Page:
Dutch public sector pension fund ABP has said it backs plans by PFZW, the care and welfare sector pension fund, to see “punishments” built into contracts with asset managers, to trigger a fall in fee levels if the managers underperform.

Europe’s largest pension fund said that it supported the idea that compensation to external managers outside APG should be “balanced”. Its statement follows remarks from PFZW’s director Peter Borgdorff – published in Dutch newspaper Financieele Dagblad – that sustained underperformance of mandates should have financial consequences.

“ABP wants to work together with PFZW to see whether a change can be made,” the fund said.

However, it pointed out that a move towards penalising poor performance was not without potential drawbacks.

“We recognise that there are risks to enforcing such a punishment regime,” it added.

“For example, asset managers might not want to work with you any more, or being strict on the downside could mean asset managers will want to earn more on the upside.

The fund added that such considerations were already taken into account
in existing contracts agreed between ABP and outside managers, it said.

“The contracts provide for performance fees to cover returns over a period of years, so years of bad performance should be compensated before a manager is eligible for a performance fee.”

Concerns that managers may be deterred from taking on mandates due to punishment clauses were shared by Michel Thomas of PensPlan Invest.

The fund director, whose scheme is responsible for regional public pension schemes in Italy’s South Tyrol, told IPE:  “Penalising will be difficult to implement because managers will in future not be so keen to get this kind of mandate.”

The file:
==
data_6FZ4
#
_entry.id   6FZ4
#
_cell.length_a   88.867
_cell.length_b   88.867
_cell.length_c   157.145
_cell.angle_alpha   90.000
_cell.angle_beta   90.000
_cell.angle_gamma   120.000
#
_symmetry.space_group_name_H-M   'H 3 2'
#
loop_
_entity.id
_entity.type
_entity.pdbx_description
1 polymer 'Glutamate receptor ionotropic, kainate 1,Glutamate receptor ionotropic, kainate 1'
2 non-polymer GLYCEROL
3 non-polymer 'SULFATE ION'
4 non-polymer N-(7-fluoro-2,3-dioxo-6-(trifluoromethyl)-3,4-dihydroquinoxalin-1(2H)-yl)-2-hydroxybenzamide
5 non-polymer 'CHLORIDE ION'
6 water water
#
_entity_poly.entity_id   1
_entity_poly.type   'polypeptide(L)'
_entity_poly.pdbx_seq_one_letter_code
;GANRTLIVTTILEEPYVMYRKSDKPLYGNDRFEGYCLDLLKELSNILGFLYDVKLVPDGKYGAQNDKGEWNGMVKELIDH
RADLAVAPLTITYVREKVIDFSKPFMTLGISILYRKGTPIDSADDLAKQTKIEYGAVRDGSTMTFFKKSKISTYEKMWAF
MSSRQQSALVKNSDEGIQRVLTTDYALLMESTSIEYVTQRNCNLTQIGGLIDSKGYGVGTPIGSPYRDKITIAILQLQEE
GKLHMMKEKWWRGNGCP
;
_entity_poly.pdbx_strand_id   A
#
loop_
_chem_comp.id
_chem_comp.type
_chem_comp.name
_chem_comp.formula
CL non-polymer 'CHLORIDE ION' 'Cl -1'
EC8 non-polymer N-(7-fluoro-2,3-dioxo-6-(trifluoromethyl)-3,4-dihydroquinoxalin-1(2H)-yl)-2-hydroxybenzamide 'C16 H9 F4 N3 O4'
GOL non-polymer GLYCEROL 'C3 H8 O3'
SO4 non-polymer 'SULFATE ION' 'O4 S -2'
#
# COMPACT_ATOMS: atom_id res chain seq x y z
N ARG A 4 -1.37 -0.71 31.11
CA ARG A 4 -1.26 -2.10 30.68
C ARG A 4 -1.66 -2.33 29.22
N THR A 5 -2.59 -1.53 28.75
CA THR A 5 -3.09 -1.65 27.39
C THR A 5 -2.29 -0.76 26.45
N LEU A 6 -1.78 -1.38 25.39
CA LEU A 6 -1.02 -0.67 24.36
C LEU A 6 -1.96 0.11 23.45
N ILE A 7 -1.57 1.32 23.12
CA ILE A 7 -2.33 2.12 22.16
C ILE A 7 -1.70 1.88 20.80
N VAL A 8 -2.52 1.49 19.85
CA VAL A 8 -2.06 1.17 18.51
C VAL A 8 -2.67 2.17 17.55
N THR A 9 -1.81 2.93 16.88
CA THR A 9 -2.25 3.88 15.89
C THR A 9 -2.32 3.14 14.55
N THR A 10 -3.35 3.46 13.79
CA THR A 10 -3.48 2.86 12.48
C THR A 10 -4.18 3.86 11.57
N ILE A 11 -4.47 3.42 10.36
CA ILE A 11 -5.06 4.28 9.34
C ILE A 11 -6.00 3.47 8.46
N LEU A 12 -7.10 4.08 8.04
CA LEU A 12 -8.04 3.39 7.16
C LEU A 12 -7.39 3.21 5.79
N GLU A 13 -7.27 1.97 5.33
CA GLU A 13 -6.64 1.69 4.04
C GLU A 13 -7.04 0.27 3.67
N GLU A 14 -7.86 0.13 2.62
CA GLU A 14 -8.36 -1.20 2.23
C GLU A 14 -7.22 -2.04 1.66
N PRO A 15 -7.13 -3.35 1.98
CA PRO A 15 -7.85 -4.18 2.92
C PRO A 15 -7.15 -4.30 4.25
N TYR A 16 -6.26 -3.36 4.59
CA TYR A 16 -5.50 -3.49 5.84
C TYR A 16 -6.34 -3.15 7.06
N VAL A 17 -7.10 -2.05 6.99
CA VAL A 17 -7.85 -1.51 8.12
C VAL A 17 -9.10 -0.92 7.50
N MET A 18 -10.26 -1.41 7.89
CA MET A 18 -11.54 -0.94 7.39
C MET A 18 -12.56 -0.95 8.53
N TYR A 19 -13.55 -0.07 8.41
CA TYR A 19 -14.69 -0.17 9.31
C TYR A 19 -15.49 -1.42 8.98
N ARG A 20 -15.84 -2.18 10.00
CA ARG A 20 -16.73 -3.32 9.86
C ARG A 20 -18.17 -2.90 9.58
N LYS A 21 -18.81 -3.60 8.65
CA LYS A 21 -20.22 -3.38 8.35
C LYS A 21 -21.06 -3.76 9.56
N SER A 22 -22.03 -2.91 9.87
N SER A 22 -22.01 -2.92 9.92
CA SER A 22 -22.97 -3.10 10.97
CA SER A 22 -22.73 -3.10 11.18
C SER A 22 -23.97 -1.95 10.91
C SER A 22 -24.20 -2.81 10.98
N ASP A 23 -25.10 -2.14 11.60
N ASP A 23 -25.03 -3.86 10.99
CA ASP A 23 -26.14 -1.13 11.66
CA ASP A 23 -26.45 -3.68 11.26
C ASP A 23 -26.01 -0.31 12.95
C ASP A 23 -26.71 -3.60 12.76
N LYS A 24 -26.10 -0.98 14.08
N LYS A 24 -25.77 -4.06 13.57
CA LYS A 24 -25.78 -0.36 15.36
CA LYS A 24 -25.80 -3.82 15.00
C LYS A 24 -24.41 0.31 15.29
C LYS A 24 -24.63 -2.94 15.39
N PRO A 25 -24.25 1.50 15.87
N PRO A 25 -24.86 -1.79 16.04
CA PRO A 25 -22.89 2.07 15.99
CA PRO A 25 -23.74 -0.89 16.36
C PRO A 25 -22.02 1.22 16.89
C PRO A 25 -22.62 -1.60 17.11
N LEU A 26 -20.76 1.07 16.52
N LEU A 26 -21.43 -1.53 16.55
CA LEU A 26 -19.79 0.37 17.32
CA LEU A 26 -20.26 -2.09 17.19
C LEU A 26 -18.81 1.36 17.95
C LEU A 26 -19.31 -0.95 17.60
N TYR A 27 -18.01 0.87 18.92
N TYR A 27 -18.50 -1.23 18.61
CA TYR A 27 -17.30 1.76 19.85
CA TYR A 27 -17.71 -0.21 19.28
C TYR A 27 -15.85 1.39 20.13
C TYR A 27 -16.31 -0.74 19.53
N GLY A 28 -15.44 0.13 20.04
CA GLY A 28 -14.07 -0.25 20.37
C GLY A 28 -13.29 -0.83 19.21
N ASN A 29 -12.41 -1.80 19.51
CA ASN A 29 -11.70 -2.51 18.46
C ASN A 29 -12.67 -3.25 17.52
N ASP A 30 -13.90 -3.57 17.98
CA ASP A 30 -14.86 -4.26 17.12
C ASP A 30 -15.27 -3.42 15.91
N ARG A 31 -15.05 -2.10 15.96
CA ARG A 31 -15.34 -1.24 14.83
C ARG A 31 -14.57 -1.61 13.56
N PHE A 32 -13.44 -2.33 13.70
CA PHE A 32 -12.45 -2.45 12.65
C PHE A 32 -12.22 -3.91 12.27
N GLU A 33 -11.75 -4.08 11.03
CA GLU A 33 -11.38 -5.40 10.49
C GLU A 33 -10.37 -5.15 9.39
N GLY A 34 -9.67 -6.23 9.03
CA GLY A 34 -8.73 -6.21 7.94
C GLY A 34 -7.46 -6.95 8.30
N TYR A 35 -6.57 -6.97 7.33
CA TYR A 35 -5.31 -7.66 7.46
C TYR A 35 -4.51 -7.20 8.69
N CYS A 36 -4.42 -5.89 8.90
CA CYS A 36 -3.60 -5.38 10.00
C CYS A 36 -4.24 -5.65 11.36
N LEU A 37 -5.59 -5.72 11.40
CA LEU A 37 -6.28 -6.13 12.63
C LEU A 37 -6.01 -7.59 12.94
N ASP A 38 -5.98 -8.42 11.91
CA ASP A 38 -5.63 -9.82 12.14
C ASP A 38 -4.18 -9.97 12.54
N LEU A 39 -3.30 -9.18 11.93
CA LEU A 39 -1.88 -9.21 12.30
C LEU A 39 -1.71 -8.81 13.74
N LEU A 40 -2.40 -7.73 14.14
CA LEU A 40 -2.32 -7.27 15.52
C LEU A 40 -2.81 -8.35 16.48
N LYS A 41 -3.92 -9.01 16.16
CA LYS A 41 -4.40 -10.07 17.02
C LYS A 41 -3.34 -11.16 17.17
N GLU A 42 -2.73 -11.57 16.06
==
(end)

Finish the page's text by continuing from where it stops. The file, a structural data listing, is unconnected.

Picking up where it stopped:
ABP also questioned whether penalties were the best potential solution to the problem.

It said: “Punishing managers is not necessarily the best way to strike a balance – good alignment might be better.”

To ensure an alignment of interests between ABP and its external managers, general partners were expected to invest their own money alongside the pension fund, resulting in losses for the GP if investments underperformed, the scheme said.

“We are smarter investors than some people would like to portray us, and we are aware of all dynamics in dealing with external managers,” the fund said. “There are many factors to take into consideration.”

It further said that as fees were related to outperformance of targets, managers needed to do more than “surf on the high tide of a bullish market.”

Thomas also suggested that prior to imposing penalties on managers, pension funds could take other measures.

These could include heavy criticism during a trustees’ meeting, removing part of the funds from a manager’s mandate, or not investing new monies with them.

 “Managers who underperform for a long period will have a serious problem in their investment strategies,” Thomas added.

“So maybe they will start to improve when they are put under heavy pressure – for example, with personnel changes.”

But he concluded: “In any event, I would rather take the money away.”